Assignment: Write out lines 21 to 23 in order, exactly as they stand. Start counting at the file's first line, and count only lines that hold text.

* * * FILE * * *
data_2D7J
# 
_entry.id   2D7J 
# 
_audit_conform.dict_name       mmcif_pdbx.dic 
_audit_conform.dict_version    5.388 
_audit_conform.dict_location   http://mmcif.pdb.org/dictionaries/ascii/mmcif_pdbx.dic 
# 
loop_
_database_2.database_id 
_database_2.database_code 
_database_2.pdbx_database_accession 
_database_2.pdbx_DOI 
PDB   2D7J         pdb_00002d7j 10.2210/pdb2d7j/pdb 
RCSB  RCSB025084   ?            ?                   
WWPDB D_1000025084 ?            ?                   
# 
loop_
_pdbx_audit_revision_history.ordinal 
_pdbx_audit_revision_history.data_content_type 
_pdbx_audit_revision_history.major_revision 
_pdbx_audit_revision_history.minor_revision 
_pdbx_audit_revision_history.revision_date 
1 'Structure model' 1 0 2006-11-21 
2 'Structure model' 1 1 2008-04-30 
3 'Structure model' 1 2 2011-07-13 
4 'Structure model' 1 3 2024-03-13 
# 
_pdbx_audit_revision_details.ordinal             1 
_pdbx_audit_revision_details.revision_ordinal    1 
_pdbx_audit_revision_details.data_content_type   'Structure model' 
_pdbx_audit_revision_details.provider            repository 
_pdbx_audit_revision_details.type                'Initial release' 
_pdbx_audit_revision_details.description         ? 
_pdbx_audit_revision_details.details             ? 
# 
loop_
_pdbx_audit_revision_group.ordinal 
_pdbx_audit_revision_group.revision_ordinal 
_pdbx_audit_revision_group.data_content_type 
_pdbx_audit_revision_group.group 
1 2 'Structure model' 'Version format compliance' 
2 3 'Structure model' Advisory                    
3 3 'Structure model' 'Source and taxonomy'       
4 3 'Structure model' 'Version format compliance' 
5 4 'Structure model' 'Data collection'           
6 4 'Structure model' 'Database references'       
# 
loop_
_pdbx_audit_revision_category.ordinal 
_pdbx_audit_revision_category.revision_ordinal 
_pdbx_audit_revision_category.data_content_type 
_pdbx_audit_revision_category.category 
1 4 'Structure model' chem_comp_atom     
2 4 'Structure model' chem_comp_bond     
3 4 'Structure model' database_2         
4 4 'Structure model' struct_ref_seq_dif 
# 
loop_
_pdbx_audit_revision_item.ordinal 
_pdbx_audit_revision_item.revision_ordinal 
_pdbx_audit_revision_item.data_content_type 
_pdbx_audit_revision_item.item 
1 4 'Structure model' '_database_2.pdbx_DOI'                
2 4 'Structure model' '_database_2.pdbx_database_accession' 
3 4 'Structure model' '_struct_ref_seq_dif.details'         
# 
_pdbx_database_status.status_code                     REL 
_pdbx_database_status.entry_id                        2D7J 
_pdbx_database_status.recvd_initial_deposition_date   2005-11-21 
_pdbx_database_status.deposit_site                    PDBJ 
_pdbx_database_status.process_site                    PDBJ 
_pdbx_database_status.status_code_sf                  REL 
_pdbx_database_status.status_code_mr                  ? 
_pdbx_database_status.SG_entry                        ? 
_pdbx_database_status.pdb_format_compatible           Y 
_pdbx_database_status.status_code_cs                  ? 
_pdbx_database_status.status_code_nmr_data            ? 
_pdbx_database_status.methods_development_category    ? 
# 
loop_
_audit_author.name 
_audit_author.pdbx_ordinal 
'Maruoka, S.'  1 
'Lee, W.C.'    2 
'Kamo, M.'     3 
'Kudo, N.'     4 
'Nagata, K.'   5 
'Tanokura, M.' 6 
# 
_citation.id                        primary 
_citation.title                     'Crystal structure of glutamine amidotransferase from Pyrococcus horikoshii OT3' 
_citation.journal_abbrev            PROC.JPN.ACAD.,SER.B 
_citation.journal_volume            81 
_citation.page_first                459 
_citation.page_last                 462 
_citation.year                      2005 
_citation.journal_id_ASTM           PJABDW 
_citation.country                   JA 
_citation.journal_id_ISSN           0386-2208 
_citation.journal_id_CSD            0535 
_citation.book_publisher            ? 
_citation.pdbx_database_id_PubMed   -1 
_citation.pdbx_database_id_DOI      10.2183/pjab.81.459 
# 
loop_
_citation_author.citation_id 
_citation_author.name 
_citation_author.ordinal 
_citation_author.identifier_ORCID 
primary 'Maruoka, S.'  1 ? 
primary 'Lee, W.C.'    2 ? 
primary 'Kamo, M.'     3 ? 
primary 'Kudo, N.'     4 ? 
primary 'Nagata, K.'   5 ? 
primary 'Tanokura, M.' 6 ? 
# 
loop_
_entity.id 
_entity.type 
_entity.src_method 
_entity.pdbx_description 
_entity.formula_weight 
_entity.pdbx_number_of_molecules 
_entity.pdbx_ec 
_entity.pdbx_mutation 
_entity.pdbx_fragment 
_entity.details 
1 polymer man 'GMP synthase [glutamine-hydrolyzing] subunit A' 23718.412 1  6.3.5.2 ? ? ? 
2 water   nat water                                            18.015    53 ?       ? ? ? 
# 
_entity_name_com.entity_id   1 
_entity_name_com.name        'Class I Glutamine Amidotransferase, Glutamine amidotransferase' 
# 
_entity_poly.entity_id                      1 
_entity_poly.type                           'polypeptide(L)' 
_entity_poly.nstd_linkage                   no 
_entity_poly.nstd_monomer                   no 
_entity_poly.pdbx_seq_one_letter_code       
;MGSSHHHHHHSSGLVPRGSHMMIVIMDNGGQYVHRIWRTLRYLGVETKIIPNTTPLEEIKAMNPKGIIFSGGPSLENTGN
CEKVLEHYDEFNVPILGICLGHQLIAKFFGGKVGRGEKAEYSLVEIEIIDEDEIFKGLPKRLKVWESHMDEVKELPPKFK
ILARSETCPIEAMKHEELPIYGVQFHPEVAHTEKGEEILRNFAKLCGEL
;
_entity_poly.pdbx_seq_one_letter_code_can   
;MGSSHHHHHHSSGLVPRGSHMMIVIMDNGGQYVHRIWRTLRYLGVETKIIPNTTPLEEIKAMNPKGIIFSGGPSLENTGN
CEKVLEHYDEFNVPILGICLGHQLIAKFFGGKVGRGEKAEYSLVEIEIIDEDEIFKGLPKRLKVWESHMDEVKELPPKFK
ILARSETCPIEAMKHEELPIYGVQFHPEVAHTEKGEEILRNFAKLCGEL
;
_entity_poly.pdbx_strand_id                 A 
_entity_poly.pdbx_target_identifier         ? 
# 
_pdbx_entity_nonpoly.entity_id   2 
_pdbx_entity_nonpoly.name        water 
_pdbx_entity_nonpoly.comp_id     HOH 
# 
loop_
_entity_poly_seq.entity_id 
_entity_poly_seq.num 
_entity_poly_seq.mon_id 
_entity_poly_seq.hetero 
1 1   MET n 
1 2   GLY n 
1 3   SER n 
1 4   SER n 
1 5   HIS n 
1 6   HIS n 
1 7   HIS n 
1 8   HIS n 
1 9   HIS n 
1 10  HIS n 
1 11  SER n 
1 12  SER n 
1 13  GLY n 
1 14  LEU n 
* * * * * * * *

_pdbx_audit_revision_history.major_revision 
_pdbx_audit_revision_history.minor_revision 
_pdbx_audit_revision_history.revision_date 